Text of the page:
(ii) Non-appointed executor. If there is no appointed executor, any person in actual or constructive possession of any property of the decedent (a non-appointed executor) may timely file the estate tax return on behalf of the estate of the decedent and, in so doing, elect portability of the decedent's DSUE amount, or, by complying with paragraph (a)(3) of this section, may elect not to have portability apply. A portability election made by a non-appointed executor when there is no appointed executor for that decedent's estate can be superseded by a subsequent contrary election made by an appointed executor of that same decedent's estate on an estate tax return filed on or before the due date of the return, including extensions actually granted. An election to allow portability made by a non-appointed executor cannot be superseded by a contrary election to have portability not apply made by another non-appointed executor of that same decedent's estate (unless such other non-appointed executor is the successor of the non-appointed executor who made the election). See § 20.6018-2 for additional rules relating to persons permitted to file the estate tax return.

¶13 In its Summary of Comments and Explanation of Revisions, the IRS further clarified why only an executor, and not a surviving spouse who is not an executor (such as Vose in this cause) may make the DSUE portability election. Portability of a Deceased Spousal Unused Exclusion Amount, 80 Fed. Reg. 34,279-01, 34,281 (June 16, 2015). Specifically, the IRS explained:

3. Persons Permitted to Make the Election

Several commenters requested that the final regulations allow a surviving spouse who is not an executor as defined in section 2203 of the Code to file an estate tax return and make the portability election in several different circumstances. A few of the circumstances described include those in which the spouse is given the right to file the estate tax return in a prenuptial or marital agreement, or the spouse has petitioned the appropriate local court for the spouse's appointment as an executor solely for the limited purpose of filing the estate tax return and the executor does not make the portability election. The Treasury Department and the IRS recognize the possibility that an executor may exercise the executor's discretion to not make the portability election, thus causing the estate to forfeit the opportunity to elect portability, but note that section 2010(c)(5) of the Code permits only the executor of the decedent's estate to file the estate tax return and make the portability election. The 2012 temporary regulations address the circumstances in which an appointed executor or a non-appointed executor may file the estate tax return and decide whether or not to elect portability. The Treasury Department and the IRS believe that any consideration of what, if any, state law action might bring the surviving spouse within the definition of executor under section 2203 is outside of the scope of this regulation. Accordingly, the final regulations adopt the applicable rules in the 2012 temporary regulations without change.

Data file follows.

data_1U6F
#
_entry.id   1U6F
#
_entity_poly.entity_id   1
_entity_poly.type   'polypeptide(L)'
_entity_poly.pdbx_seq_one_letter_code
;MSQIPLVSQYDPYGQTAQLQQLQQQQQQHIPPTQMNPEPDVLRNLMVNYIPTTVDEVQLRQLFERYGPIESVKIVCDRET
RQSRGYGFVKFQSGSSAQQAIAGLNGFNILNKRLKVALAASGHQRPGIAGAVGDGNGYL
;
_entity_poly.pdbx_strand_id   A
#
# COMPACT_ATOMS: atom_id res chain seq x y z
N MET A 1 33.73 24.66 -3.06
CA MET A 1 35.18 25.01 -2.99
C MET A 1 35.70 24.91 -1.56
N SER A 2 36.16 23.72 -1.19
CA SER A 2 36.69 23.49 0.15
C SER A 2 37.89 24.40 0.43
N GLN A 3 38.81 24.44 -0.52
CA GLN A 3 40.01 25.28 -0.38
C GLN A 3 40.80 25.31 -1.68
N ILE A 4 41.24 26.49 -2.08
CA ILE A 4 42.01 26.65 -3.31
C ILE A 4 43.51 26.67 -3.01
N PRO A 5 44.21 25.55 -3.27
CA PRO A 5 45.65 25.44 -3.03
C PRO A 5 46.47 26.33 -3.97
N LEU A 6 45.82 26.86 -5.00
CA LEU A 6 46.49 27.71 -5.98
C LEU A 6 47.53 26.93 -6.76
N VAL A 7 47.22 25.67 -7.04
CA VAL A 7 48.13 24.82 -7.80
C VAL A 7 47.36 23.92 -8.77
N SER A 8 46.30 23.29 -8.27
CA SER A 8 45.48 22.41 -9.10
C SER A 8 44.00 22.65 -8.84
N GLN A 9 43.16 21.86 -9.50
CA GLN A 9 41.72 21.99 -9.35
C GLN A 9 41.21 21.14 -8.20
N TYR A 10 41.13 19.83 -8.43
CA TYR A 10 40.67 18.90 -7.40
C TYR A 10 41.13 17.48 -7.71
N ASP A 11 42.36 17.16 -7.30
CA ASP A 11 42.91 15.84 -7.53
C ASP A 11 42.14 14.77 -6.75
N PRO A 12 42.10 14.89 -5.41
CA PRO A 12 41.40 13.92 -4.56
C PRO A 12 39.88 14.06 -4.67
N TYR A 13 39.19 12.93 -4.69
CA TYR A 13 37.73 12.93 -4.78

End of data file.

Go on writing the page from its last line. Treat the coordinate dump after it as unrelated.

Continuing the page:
Id.

¶14 Lee asserts that he is the appointed executor within the meaning of the relevant federal law.4 Accordingly, Lee argues on appeal that, pursuant to 26 U.S.C.A. § 2010 and the applicable regulations, the decision to elect portability of the DSUE is discretionary and entirely his to make. He further argues that the district court therefore had no subject matter jurisdiction over the matter, and that its order compelling him to make the election is directly contrary to federal law and any state law grounds on which it might be based are defeated by the preemption doctrine.

IV.
THE DISTRICT COURT PROPERLY EXERCISED AUTHORITY AND
SUBJECT MATTER JURISDICTION, UNAFFECTED BY THE
PREEMPTION DOCTRINE

A.The district court possesses statutory authority over matters related to probate.

¶15 To begin, authority5 in probate matters is conferred upon the district courts of Oklahoma by 58 O.S. 2011 § 1.6 The district court sitting in probate has the power to order and regulate all distribution of property or estates of deceased persons. Title 58 O.S. 2011 § 1(A)(7). The district court sitting in probate also has the power to cause estate taxes to be equitably apportioned and collected. Title 58 O.S. 2011 § 1(B). Finally, the district court sitting in probate has authority to make all such orders as may be necessary to exercise the powers conferred upon it, 58 O.S. 2011 § 1(A)(10), and further authority to determine rights as to estate property as to all persons and entities. 58 O.S. 2011 § 1(C). Given the statutory authority granted to the district court sitting in probate, it possesses authority to determine the applicability of federal estate tax provisions to Decedent's estate and determine what interest, if any, Vose may have in the DSUE. Lee does not dispute this on appeal, but rather argues: 1) the district court is deprived of jurisdiction in this matter by virtue of the preemption doctrine; and 2) Vose is not an heir and has no interest in the estate (an hence no standing) pursuant to the antenuptial agreement he entered into with Decedent prior to their marriage.

B.The preemption doctrine does not bar the district court's exercise of
authority and jurisdiction in this matter.